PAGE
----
When this option is on, selected components are drawn filled with the selection color when in Smooth Wire Shaded display mode. You can turn this option off to see an object’s shading clearly when components are selected.
In High Quality lighting mode, the Flat shading modes are not available. Smooth shading is always used.
Direct lighting of the surface by normals.
The global ambient light of the scene.
The shiny highlight, which is colored but the light, not the surface.
The number of samples to use when rendering area and environment lights in High Quality Light Shading mode. It is ignored when this mode is not active. Higher numbers produce more accurate results, at a slight performance hit.
Enable Screen-space Ambient Occlusion, which shadows objects based on the amount of ambient light that could reach a surface. Areas in corners and sunken areas will receive shadowing. The numeric value increases the quality and range of effect of the occlusion. Enabling this option will slow performance somewhat. High Quality Light Shading and Material Shaders are required for occlusion to work.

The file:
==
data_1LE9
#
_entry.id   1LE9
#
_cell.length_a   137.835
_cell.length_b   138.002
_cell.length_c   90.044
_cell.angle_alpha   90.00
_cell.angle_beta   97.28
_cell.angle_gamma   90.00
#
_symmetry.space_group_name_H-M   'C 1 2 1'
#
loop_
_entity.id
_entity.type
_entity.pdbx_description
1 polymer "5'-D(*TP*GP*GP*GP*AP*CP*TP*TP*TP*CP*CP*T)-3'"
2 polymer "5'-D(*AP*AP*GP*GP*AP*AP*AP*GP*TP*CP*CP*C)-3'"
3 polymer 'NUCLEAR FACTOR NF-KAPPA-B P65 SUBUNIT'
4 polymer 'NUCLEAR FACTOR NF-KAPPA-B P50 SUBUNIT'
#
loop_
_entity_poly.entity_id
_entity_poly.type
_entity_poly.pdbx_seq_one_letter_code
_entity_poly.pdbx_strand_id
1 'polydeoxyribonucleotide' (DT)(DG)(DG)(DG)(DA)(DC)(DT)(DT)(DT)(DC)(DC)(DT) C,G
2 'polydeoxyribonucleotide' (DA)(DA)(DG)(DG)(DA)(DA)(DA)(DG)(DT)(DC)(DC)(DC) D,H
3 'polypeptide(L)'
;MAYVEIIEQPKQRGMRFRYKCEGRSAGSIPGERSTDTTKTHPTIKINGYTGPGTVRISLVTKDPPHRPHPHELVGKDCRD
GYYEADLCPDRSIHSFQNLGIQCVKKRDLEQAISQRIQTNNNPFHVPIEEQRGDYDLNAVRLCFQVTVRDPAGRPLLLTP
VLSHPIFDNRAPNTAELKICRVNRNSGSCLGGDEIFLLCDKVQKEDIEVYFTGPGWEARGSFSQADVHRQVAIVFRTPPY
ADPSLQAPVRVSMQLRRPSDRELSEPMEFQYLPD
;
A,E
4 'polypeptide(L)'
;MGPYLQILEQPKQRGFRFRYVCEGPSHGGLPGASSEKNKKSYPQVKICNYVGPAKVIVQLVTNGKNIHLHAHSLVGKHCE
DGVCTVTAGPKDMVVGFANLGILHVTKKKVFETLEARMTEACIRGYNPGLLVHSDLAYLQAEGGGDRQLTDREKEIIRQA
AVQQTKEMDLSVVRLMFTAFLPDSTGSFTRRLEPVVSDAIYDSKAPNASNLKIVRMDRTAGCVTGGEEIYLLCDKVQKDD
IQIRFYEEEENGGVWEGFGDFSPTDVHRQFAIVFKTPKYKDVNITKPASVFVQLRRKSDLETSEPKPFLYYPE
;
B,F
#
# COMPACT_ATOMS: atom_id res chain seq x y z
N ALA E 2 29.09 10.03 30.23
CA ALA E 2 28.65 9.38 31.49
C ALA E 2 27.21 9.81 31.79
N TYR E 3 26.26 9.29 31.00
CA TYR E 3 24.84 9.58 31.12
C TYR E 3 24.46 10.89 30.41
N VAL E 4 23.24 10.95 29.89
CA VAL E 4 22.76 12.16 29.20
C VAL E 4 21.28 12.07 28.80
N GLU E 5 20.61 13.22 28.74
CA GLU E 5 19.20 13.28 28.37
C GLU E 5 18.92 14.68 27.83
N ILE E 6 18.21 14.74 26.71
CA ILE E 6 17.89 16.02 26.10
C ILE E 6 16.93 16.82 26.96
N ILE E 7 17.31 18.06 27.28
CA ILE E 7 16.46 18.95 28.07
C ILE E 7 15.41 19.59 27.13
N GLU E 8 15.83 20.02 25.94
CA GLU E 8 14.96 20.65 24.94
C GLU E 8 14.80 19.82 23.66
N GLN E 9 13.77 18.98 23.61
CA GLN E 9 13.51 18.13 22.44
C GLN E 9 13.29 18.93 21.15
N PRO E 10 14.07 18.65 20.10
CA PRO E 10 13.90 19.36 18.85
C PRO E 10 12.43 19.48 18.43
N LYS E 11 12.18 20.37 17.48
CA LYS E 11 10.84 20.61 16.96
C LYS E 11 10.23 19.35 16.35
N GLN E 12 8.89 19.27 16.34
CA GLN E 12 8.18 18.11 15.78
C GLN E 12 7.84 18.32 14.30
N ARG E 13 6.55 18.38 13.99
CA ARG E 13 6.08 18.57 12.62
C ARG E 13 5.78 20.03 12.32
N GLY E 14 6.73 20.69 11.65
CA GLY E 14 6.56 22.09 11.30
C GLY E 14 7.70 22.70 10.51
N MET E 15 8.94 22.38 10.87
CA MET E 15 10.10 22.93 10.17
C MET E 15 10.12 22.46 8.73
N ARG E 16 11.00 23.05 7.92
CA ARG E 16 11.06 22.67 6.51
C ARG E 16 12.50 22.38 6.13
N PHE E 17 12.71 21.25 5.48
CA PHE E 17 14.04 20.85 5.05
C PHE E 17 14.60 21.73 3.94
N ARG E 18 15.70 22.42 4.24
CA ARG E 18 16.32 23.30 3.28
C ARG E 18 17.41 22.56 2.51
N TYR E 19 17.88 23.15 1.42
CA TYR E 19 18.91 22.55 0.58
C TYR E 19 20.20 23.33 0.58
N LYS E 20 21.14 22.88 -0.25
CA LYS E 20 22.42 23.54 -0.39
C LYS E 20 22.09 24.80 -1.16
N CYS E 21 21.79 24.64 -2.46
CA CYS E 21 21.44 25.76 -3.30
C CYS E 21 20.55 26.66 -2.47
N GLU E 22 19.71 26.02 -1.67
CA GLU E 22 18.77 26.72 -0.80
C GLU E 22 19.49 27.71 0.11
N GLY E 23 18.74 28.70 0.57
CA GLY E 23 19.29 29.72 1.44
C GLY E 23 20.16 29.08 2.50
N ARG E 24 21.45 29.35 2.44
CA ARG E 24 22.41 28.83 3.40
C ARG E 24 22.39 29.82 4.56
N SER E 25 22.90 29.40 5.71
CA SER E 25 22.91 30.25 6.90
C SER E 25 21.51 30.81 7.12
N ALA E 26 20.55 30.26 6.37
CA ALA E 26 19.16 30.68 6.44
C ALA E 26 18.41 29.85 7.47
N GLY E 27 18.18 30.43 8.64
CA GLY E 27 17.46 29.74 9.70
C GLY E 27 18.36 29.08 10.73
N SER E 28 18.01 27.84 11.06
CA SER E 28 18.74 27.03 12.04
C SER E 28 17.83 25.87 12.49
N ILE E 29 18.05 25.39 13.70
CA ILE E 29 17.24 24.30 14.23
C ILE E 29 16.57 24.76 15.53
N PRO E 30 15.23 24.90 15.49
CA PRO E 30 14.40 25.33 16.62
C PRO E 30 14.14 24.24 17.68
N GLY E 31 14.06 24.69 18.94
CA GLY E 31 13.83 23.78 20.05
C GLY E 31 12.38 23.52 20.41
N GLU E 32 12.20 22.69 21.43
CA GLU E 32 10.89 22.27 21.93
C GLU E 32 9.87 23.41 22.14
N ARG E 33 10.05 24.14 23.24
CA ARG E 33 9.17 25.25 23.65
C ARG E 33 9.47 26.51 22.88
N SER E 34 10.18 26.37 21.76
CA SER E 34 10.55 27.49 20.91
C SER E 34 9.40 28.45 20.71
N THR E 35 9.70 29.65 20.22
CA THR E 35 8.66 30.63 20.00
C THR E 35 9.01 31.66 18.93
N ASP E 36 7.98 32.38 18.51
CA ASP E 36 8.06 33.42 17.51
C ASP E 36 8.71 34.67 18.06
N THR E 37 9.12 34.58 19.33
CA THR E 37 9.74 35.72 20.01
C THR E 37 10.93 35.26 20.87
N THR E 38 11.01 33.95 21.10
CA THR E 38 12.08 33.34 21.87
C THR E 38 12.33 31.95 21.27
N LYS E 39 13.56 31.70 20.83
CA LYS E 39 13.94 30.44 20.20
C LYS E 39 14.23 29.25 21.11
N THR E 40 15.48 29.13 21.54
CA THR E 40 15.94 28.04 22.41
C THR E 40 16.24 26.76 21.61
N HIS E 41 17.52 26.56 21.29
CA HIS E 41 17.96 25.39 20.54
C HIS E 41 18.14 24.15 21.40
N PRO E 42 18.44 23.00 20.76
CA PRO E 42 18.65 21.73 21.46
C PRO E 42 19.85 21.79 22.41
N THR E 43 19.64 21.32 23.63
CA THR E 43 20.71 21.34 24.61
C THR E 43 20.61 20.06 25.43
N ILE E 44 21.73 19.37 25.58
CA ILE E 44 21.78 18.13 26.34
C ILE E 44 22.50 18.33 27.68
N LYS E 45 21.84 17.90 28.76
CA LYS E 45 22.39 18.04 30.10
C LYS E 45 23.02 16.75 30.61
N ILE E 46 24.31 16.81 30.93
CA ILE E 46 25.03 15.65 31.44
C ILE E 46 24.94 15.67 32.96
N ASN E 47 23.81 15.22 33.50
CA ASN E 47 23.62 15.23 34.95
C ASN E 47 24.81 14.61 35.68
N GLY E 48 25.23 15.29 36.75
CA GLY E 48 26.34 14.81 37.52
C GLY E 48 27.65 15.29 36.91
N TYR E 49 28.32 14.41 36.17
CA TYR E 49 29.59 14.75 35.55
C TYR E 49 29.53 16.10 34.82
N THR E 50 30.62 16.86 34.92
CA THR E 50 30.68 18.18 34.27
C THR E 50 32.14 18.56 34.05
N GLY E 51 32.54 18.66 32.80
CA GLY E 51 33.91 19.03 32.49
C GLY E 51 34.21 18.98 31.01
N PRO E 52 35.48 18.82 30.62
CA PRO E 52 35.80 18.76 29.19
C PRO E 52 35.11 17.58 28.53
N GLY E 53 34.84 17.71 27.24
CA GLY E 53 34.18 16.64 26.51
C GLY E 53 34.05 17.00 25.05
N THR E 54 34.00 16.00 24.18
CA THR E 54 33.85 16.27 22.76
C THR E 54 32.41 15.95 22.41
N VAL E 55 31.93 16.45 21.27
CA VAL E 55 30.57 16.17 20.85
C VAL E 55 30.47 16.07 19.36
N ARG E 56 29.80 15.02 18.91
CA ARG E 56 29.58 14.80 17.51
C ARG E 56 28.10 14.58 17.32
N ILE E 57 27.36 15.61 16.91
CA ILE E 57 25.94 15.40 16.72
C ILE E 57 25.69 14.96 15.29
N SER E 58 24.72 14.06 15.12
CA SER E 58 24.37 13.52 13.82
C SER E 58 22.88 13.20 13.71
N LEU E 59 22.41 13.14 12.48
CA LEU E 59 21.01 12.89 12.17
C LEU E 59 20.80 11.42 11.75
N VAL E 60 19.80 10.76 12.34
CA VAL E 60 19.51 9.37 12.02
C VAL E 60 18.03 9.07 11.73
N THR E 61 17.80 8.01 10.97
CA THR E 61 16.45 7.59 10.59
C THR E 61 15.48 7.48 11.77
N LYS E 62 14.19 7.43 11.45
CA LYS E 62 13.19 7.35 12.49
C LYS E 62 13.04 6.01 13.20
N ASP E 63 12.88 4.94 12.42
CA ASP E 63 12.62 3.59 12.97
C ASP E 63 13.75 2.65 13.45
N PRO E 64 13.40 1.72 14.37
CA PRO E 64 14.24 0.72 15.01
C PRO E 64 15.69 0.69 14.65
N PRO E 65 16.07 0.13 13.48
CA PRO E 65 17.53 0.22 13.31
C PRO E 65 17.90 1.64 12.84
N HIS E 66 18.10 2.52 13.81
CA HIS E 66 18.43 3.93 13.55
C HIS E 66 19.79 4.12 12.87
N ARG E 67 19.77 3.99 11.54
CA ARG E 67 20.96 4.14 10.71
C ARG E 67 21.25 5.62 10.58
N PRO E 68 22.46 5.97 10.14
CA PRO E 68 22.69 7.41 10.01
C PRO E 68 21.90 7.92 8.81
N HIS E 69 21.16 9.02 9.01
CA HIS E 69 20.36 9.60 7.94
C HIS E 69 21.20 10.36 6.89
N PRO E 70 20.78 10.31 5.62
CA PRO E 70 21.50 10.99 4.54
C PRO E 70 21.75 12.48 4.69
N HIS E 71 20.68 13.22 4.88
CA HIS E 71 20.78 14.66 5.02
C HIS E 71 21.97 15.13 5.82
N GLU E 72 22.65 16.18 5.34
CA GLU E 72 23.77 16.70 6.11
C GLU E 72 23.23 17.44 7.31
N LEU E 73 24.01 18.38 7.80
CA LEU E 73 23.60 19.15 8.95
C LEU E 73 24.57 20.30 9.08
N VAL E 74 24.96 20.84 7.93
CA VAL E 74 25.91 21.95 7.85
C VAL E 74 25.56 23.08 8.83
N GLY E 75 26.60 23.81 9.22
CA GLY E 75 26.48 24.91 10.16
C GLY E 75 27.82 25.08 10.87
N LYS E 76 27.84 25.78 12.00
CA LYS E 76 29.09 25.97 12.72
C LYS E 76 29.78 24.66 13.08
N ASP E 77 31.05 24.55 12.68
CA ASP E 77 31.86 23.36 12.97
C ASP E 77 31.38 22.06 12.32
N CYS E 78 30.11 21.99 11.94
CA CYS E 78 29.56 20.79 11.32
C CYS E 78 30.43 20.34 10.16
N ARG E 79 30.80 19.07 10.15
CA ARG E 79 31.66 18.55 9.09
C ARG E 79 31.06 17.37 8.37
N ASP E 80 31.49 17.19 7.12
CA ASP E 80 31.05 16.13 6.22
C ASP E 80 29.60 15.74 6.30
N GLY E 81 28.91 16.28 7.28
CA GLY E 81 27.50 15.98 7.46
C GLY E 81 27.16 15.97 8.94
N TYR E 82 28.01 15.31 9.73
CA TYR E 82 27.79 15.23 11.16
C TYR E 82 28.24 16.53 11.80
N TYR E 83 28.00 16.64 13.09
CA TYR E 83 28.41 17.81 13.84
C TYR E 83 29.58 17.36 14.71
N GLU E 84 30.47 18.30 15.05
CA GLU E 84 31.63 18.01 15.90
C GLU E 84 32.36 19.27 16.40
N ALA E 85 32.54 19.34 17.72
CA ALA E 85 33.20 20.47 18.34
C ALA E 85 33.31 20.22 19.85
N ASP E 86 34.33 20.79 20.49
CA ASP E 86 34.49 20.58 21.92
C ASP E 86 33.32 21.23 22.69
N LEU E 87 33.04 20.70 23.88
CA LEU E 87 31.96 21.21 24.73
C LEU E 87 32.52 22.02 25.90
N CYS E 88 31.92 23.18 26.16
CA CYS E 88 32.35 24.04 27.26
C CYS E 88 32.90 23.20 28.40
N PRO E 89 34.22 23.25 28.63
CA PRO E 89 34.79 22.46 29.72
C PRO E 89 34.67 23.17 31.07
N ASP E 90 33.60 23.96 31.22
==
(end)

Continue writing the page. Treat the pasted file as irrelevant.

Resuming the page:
The HIP file’s Unit Length parameter affects how far away the shadowing effect extended.
Enables light shadowing from those lights which have their Shadow Type parameter set to a shadowing method. This option decreases performance and increases graphics memory use but greatly improves the quality of the viewport display.
The light’s shadow map(s) are re-calculated when its position, orientation or projection changes. You may want to disable shadows while editing a light to improve interactivity.
Increasing the shadow quality will improve the shadow’s visualization, especially for area and environment lights, with a corresponding performance decrease.